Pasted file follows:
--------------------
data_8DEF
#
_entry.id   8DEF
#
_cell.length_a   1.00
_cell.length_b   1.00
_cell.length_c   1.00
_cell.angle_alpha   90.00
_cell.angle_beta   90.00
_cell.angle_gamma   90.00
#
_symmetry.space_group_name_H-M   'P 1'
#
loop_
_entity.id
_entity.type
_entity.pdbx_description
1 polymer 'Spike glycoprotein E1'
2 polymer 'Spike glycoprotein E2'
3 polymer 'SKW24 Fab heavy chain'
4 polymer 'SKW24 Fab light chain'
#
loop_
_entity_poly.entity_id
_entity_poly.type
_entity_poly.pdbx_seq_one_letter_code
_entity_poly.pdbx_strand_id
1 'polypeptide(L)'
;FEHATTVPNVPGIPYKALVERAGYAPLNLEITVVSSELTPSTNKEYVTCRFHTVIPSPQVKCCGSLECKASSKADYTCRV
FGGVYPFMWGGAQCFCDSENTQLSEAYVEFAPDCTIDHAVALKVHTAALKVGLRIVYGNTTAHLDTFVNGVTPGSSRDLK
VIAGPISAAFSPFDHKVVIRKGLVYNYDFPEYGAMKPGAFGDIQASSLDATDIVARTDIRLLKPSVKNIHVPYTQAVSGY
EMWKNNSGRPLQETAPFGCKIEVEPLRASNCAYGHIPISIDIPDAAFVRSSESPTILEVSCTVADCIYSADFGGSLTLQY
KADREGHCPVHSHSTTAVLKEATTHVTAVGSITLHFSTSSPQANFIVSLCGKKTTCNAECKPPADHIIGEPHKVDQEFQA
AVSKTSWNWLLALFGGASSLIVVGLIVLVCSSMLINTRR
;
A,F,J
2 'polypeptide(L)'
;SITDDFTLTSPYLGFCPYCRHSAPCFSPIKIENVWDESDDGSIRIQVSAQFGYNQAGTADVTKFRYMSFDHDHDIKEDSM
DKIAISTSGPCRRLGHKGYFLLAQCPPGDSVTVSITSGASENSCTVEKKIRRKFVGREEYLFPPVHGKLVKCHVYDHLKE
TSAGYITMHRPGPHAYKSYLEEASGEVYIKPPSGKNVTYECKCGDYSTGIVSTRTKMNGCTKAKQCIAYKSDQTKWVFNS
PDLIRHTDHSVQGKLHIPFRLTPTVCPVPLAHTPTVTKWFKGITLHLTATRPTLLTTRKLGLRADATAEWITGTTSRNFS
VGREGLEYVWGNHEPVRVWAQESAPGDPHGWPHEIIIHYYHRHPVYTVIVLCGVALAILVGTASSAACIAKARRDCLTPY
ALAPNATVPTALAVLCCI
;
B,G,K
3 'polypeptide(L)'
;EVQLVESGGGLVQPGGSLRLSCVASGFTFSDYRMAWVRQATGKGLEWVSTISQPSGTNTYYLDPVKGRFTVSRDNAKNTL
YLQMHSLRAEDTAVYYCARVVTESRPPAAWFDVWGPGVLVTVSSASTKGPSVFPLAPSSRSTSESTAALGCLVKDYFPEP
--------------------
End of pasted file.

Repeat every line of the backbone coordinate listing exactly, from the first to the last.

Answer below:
data_8DEF
#
_entry.id   8DEF
#
_cell.length_a   1.00
_cell.length_b   1.00
_cell.length_c   1.00
_cell.angle_alpha   90.00
_cell.angle_beta   90.00
_cell.angle_gamma   90.00
#
_symmetry.space_group_name_H-M   'P 1'
#
loop_
_entity.id
_entity.type
_entity.pdbx_description
1 polymer 'Spike glycoprotein E1'
2 polymer 'Spike glycoprotein E2'
3 polymer 'SKW24 Fab heavy chain'
4 polymer 'SKW24 Fab light chain'
#
loop_
_entity_poly.entity_id
_entity_poly.type
_entity_poly.pdbx_seq_one_letter_code
_entity_poly.pdbx_strand_id
1 'polypeptide(L)'
;FEHATTVPNVPGIPYKALVERAGYAPLNLEITVVSSELTPSTNKEYVTCRFHTVIPSPQVKCCGSLECKASSKADYTCRV
FGGVYPFMWGGAQCFCDSENTQLSEAYVEFAPDCTIDHAVALKVHTAALKVGLRIVYGNTTAHLDTFVNGVTPGSSRDLK
VIAGPISAAFSPFDHKVVIRKGLVYNYDFPEYGAMKPGAFGDIQASSLDATDIVARTDIRLLKPSVKNIHVPYTQAVSGY
EMWKNNSGRPLQETAPFGCKIEVEPLRASNCAYGHIPISIDIPDAAFVRSSESPTILEVSCTVADCIYSADFGGSLTLQY
KADREGHCPVHSHSTTAVLKEATTHVTAVGSITLHFSTSSPQANFIVSLCGKKTTCNAECKPPADHIIGEPHKVDQEFQA
AVSKTSWNWLLALFGGASSLIVVGLIVLVCSSMLINTRR
;
A,F,J
2 'polypeptide(L)'
;SITDDFTLTSPYLGFCPYCRHSAPCFSPIKIENVWDESDDGSIRIQVSAQFGYNQAGTADVTKFRYMSFDHDHDIKEDSM
DKIAISTSGPCRRLGHKGYFLLAQCPPGDSVTVSITSGASENSCTVEKKIRRKFVGREEYLFPPVHGKLVKCHVYDHLKE
TSAGYITMHRPGPHAYKSYLEEASGEVYIKPPSGKNVTYECKCGDYSTGIVSTRTKMNGCTKAKQCIAYKSDQTKWVFNS
PDLIRHTDHSVQGKLHIPFRLTPTVCPVPLAHTPTVTKWFKGITLHLTATRPTLLTTRKLGLRADATAEWITGTTSRNFS
VGREGLEYVWGNHEPVRVWAQESAPGDPHGWPHEIIIHYYHRHPVYTVIVLCGVALAILVGTASSAACIAKARRDCLTPY
ALAPNATVPTALAVLCCI
;
B,G,K
3 'polypeptide(L)'
;EVQLVESGGGLVQPGGSLRLSCVASGFTFSDYRMAWVRQATGKGLEWVSTISQPSGTNTYYLDPVKGRFTVSRDNAKNTL
YLQMHSLRAEDTAVYYCARVVTESRPPAAWFDVWGPGVLVTVSSASTKGPSVFPLAPSSRSTSESTAALGCLVKDYFPEP